Thursday, September 20, 2012


#2 - TAPS


SUMMARY (Skip if you don’t want Spoilers)

Based on the 1979 novel Father Sky, by Devery Freeman.

A famous military academy is about to be shut down and turned into condominiums.  And one student, Brian Moreland, will not let it go without a fight.  After having their General taken in by the police on an accidental shooting on the campus that resulted in a death, Moreland resolves to do right by the man that he admires and respects.  In an attempt to keep the school, he rallies the younger students to him and they take Bunker Hill Academy under siege and lock it down from those who would bow to the wishes of their supposedly esteemed leaders.

George C. Scott, Timothy Hutton, Sean Penn, and Tom Cruise star in this movie about fighting for what you believe in, no matter the cost, no matter the sacrifice.


As I watched this, I couldn’t help but be amazed, once more, by the amazing acting talent of Timothy Hutton.  Though Sean Penn and Tom Cruise co-star, both of them lack the natural grace and subtle, powerful confidence that Hutton portrays in his role as their senior officer, and it makes him appear as though he is more of a seasoned veteran than they are, and instead more on the same level as George C. Scott. (see Below for picture of Hutton and Scott)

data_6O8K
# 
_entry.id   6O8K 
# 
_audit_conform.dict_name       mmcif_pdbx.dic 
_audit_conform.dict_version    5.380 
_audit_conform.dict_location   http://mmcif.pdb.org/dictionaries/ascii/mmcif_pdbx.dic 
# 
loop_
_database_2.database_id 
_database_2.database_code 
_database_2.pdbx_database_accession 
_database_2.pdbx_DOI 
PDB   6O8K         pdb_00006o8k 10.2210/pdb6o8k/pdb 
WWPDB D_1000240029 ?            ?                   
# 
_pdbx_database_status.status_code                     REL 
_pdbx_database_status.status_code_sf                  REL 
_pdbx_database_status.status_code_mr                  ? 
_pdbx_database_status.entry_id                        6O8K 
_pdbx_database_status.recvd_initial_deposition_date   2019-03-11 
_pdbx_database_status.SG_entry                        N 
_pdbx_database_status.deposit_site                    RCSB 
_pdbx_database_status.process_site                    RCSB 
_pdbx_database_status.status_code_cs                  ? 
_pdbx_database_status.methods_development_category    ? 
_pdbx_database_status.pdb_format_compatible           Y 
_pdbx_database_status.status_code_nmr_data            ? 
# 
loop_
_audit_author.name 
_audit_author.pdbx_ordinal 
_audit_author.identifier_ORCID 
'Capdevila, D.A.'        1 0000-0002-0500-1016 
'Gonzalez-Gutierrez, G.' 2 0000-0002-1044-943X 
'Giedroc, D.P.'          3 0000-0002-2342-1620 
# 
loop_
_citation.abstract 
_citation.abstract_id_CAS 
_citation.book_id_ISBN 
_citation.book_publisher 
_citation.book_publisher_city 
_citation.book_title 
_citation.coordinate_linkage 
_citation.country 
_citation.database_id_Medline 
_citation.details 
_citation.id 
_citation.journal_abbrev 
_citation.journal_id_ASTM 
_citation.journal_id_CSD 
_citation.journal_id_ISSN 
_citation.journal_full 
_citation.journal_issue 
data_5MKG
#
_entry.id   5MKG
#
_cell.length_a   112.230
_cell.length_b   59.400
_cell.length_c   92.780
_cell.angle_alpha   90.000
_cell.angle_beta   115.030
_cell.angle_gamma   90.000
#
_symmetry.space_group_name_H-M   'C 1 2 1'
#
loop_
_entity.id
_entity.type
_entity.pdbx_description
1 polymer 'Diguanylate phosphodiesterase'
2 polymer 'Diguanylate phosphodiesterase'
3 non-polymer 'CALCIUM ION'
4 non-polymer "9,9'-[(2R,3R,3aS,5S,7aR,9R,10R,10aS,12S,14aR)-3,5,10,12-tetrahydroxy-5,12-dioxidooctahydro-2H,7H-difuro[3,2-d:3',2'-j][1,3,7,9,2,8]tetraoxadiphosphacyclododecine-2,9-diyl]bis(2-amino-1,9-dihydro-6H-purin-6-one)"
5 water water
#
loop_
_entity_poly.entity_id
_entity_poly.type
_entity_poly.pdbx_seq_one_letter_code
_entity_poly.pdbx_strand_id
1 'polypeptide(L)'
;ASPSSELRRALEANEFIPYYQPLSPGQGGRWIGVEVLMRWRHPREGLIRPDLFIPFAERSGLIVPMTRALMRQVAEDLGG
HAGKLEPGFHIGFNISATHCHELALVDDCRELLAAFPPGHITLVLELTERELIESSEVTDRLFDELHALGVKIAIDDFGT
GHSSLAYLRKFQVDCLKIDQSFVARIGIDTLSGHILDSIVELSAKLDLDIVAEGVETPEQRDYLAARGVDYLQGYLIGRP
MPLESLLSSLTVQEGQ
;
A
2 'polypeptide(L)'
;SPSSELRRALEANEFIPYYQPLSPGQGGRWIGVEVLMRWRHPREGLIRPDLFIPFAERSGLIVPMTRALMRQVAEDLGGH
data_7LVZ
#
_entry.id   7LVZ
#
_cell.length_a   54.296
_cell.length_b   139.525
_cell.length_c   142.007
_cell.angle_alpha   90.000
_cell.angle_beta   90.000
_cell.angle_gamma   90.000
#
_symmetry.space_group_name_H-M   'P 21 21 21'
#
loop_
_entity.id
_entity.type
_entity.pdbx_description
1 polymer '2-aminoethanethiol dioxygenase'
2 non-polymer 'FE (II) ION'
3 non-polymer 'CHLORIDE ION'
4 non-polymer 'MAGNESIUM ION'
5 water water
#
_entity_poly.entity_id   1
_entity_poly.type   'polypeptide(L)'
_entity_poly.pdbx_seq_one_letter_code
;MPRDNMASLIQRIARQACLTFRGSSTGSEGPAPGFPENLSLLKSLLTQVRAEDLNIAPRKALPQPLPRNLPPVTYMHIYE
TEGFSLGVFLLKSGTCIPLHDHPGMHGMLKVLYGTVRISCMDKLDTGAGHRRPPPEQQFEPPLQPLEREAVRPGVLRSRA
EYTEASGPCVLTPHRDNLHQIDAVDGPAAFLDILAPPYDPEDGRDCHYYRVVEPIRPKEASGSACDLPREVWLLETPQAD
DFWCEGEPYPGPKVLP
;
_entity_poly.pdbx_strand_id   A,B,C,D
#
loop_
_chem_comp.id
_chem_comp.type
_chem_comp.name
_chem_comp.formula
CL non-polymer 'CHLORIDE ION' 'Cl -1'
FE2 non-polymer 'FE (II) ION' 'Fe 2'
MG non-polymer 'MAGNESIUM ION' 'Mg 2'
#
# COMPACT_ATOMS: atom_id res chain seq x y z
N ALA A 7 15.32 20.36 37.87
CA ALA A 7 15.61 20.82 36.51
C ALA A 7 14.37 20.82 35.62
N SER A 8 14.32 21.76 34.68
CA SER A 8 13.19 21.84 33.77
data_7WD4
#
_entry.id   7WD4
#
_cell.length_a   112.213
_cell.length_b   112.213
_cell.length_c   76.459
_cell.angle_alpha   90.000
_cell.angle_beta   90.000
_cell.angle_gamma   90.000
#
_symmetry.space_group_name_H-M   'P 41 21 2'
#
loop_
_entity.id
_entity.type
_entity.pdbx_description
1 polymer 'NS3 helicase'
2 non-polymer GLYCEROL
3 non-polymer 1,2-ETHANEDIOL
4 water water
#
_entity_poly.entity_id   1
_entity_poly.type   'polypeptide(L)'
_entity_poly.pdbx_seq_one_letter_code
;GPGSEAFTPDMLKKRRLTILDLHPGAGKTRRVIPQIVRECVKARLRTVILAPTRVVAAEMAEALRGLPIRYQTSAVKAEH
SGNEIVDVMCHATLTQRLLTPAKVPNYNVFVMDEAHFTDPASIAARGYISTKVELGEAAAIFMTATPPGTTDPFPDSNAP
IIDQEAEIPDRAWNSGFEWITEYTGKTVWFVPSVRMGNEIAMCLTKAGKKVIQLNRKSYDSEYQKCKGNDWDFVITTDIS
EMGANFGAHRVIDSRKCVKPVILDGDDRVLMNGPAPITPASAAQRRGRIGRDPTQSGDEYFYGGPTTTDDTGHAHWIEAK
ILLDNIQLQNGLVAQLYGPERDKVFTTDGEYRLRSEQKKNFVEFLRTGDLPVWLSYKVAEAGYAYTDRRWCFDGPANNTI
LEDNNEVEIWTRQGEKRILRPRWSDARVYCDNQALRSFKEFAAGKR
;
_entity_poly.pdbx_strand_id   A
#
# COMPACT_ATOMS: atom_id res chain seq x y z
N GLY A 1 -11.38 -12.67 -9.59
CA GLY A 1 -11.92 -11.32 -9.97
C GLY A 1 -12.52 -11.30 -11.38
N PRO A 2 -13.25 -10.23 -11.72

This movie was one of those wonderful harmonies of actors, director, script, and story.  Along with George C. Scott, who portrays the commanding officer, we are given a true gem of amazing talents from many different people.   There is a special determination in it, and I could feel my heart joining with the young men who were defending their school.  The silent strength of Hutton’s portrayal of Brian Moreland is on par with Scott’s character of Brigadier General Harlan Bache, and got him nominated for a Golden Globe, which I feel he should have won. (not that I’m biased or anything)

Throughout the movie, I was able to see the stark difference between Moreland and the rest of the cadets.  They are all following Moreland and looking to him to pull him through, but as an audience we are shown the other side of this leader, one that is vulnerable, but through that we are able to more fully able to understand his strength and his belief that what he is doing is right.